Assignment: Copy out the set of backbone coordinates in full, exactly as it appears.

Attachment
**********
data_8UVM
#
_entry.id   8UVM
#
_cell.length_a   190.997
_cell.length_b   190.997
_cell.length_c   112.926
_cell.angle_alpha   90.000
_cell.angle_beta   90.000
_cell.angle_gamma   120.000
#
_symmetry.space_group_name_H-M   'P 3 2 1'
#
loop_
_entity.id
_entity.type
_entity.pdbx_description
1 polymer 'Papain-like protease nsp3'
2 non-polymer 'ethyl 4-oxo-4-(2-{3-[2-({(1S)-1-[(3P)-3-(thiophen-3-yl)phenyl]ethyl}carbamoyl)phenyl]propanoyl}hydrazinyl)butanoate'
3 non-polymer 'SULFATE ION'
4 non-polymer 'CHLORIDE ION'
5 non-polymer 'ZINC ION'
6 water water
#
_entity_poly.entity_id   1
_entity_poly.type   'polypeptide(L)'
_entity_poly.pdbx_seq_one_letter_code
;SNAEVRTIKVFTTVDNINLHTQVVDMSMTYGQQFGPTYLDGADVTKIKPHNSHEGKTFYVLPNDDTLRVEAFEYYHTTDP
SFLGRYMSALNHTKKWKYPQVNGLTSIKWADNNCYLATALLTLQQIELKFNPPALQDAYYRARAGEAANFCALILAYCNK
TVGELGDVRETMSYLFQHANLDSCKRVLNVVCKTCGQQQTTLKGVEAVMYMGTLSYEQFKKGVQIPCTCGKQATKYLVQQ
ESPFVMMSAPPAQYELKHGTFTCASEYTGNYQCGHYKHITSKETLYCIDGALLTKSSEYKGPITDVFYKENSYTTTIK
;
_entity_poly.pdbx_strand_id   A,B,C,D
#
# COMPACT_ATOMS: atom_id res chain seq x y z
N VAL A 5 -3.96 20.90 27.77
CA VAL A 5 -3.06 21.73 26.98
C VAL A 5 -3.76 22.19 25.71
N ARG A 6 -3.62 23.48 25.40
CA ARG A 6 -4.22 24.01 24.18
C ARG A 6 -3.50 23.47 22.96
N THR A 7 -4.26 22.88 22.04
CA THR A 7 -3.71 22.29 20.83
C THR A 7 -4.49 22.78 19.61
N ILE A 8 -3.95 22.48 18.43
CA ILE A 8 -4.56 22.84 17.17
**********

data_8UVM
#
_entry.id   8UVM
#
_cell.length_a   190.997
_cell.length_b   190.997
_cell.length_c   112.926
_cell.angle_alpha   90.000
_cell.angle_beta   90.000
_cell.angle_gamma   120.000
#
_symmetry.space_group_name_H-M   'P 3 2 1'
#
loop_
_entity.id
_entity.type
_entity.pdbx_description
1 polymer 'Papain-like protease nsp3'
2 non-polymer 'ethyl 4-oxo-4-(2-{3-[2-({(1S)-1-[(3P)-3-(thiophen-3-yl)phenyl]ethyl}carbamoyl)phenyl]propanoyl}hydrazinyl)butanoate'
3 non-polymer 'SULFATE ION'
4 non-polymer 'CHLORIDE ION'
5 non-polymer 'ZINC ION'
6 water water
#
_entity_poly.entity_id   1
_entity_poly.type   'polypeptide(L)'
_entity_poly.pdbx_seq_one_letter_code
;SNAEVRTIKVFTTVDNINLHTQVVDMSMTYGQQFGPTYLDGADVTKIKPHNSHEGKTFYVLPNDDTLRVEAFEYYHTTDP
SFLGRYMSALNHTKKWKYPQVNGLTSIKWADNNCYLATALLTLQQIELKFNPPALQDAYYRARAGEAANFCALILAYCNK
TVGELGDVRETMSYLFQHANLDSCKRVLNVVCKTCGQQQTTLKGVEAVMYMGTLSYEQFKKGVQIPCTCGKQATKYLVQQ
ESPFVMMSAPPAQYELKHGTFTCASEYTGNYQCGHYKHITSKETLYCIDGALLTKSSEYKGPITDVFYKENSYTTTIK
;
_entity_poly.pdbx_strand_id   A,B,C,D
#
# COMPACT_ATOMS: atom_id res chain seq x y z
N VAL A 5 -3.96 20.90 27.77
CA VAL A 5 -3.06 21.73 26.98
C VAL A 5 -3.76 22.19 25.71
N ARG A 6 -3.62 23.48 25.40
CA ARG A 6 -4.22 24.01 24.18
C ARG A 6 -3.50 23.47 22.96
N THR A 7 -4.26 22.88 22.04
CA THR A 7 -3.71 22.29 20.83
C THR A 7 -4.49 22.78 19.61
N ILE A 8 -3.95 22.48 18.43
CA ILE A 8 -4.56 22.84 17.17